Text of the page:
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“Silicon Valley Bank Collapses After Bank Run, Biden Administration Intervenes”


Silicon Valley Bank, an iconic 40-year-old institution based in Santa Clara, California, that catered to nearly half of all U.S. tech startups backed by venture capital, collapsed on Friday after a bank run forced the Federal Deposit Insurance Corporation (FDIC) to take control of the institution.[0] It is the largest US bank to fail since the 2008 financial crisis.[1]

At the end of December 2021, Silicon Valley Bank held around $209 billion in total assets and was one of the 20 largest commercial banks in the US.[2] According to its website, the bank serviced 65 percent of “all existing start-ups and many of the most prominent venture capital firms.”[3]

SVB was particularly flexible about lending tech startups money even though they didn’t have free cash flow or much in the way of assets.[4] As a result, it had become an integral part of the financial infrastructure of the tech industry, especially startups.[1]

In order to make good on withdrawals, SVB had to sell part of its bond holdings at a steep loss of $1.8 billion, the bank said last week.[3] The announcement scared the bank’s customers, who became concerned about SVB’s stability, and consequently withdrew more money from the bank, an example of a bank run.[5]

The Biden administration took an unprecedented step, ensuring that all customers of the defunct Silicon Valley Bank would be able to access all of their funds.[6] The Federal Deposit Insurance Corporation (FDIC) usually provides up to $250,000 in coverage per account holder, per bank. However, a whopping 85% of funds held by SVB were not protected by the FDIC, meaning billions of dollars must now be paid for by the federal government.[7]

On Monday, the stock prices of other banks considered to possess similar risks to SVB significantly decreased, with First Republic Bank falling by more than 60% and Western Alliance Bancorp dropping nearly 50%.[5] Investors were afraid that other lenders, particularly those of a smaller or regional size, would experience a similar rise in withdrawals, resulting in difficulty to satisfy the redemptions.[5]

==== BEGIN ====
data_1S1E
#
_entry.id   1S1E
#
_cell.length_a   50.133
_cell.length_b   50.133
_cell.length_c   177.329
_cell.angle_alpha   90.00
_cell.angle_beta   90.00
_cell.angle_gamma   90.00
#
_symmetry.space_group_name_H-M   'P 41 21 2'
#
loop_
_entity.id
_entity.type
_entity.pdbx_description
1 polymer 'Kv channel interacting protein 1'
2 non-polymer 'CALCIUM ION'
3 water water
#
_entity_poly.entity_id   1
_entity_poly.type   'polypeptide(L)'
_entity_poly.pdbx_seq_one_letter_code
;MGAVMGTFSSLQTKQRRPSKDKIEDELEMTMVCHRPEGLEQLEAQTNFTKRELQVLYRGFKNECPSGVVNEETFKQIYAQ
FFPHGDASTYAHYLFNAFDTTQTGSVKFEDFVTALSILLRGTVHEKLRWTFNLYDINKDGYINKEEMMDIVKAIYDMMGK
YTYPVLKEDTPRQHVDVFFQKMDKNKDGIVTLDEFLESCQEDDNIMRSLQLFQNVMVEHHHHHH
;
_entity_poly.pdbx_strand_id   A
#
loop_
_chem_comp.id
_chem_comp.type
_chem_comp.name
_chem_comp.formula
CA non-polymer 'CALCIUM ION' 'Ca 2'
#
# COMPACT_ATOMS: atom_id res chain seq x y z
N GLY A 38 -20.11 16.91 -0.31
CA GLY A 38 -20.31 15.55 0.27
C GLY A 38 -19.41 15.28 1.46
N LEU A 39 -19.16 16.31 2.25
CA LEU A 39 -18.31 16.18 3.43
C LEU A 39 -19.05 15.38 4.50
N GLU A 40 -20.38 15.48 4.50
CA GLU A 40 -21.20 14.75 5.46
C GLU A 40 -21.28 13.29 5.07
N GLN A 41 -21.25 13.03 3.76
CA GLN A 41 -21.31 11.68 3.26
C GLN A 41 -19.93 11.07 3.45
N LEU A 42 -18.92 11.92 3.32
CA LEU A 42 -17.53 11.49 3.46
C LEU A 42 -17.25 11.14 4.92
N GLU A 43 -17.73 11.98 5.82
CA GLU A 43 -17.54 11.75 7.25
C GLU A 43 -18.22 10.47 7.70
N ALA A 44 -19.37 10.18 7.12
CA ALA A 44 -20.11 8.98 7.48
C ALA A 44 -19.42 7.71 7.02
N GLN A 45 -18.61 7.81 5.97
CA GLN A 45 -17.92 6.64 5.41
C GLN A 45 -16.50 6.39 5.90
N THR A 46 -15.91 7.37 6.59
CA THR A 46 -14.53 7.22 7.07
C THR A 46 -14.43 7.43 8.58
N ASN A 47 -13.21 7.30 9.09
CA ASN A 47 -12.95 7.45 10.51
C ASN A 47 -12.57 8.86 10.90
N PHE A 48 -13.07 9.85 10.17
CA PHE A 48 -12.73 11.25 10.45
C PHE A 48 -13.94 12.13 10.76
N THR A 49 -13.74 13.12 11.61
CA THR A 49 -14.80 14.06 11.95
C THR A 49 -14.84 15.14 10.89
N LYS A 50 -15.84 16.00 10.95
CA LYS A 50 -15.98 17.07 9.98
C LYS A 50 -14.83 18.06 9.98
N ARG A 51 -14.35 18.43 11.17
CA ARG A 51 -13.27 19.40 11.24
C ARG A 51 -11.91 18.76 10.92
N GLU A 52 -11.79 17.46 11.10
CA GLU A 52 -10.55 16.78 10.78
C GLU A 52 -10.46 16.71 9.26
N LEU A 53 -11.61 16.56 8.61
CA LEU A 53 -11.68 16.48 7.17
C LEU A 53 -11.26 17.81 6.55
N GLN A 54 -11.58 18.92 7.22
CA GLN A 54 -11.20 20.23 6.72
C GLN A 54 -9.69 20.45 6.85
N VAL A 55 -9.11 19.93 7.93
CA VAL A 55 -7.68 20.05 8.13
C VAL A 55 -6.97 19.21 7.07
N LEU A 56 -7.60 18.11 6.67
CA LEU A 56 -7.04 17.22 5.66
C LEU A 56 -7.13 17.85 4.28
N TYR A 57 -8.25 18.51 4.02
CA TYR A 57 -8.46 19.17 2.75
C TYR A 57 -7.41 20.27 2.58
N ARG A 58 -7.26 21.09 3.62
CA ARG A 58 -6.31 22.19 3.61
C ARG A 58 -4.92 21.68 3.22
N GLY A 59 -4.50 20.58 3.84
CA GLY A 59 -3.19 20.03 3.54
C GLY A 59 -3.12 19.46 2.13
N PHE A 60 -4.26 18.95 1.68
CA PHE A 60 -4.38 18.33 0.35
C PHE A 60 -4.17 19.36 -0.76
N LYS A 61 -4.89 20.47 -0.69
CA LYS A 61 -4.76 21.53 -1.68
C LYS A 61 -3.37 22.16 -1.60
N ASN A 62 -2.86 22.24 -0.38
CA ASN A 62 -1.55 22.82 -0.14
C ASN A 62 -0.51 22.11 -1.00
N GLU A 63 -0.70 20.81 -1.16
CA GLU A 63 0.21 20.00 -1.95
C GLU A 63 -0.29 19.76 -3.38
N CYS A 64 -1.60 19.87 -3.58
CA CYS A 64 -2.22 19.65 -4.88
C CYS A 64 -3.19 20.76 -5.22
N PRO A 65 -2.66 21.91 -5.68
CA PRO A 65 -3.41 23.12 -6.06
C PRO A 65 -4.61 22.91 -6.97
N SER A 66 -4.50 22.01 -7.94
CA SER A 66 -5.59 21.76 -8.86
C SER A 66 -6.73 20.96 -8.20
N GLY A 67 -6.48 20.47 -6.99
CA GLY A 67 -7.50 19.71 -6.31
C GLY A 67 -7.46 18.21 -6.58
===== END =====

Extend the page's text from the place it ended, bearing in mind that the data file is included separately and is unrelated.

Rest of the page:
The narrative of the Silicon Valley Bank incident is simple and clear.[3] During the pandemic, startups and tech firms experienced significant gains, some of which were deposited at the Silicon Valley Bank.[8] The bank, flush with their cash, followed the standard protocol for banks and kept a portion of the money on reserve, while investing the rest into long-term Treasury bonds that offered good returns during times of low interest rates.[8]

0. “The tech industry avoided an ‘extinction-level event,’ but it’s not unscathed” CNN, 13 Mar. 2023,

1. “What is Silicon Valley Bank? The bank’s collapse, explained.”, 12 Mar. 2023,

2. “My Trade Amid SVB’s Fall? An ‘Insurance Policy’ on BofA I Hope Doesn’t Pay Off” RealMoney, 12 Mar. 2023,

3. “Silicon Valley Bank’s failure, the government’s depositor rescue, and venture capitalists’ incredible tantrum.” Slate, 13 Mar. 2023,

4. “Despite rescue, Seattle startups and banks face SVB blowback” The Seattle Times, 14 Mar. 2023,

5. “After Silicon Valley Bank collapses, plenty of worries over what’s next” NPR, 14 Mar. 2023,

6. “Signature Bank’s collapse could deal a blow to cryptocurrency industry” The Washington Post, 13 Mar. 2023,

7. “With Silicon Valley Bank depositors protected, let the bailout debate begin” Axios, 13 Mar. 2023,

8. “There’s a deeper story to Silicon Valley Bank’s failure. What can we learn from it?” The Guardian, 13 Mar. 2023,

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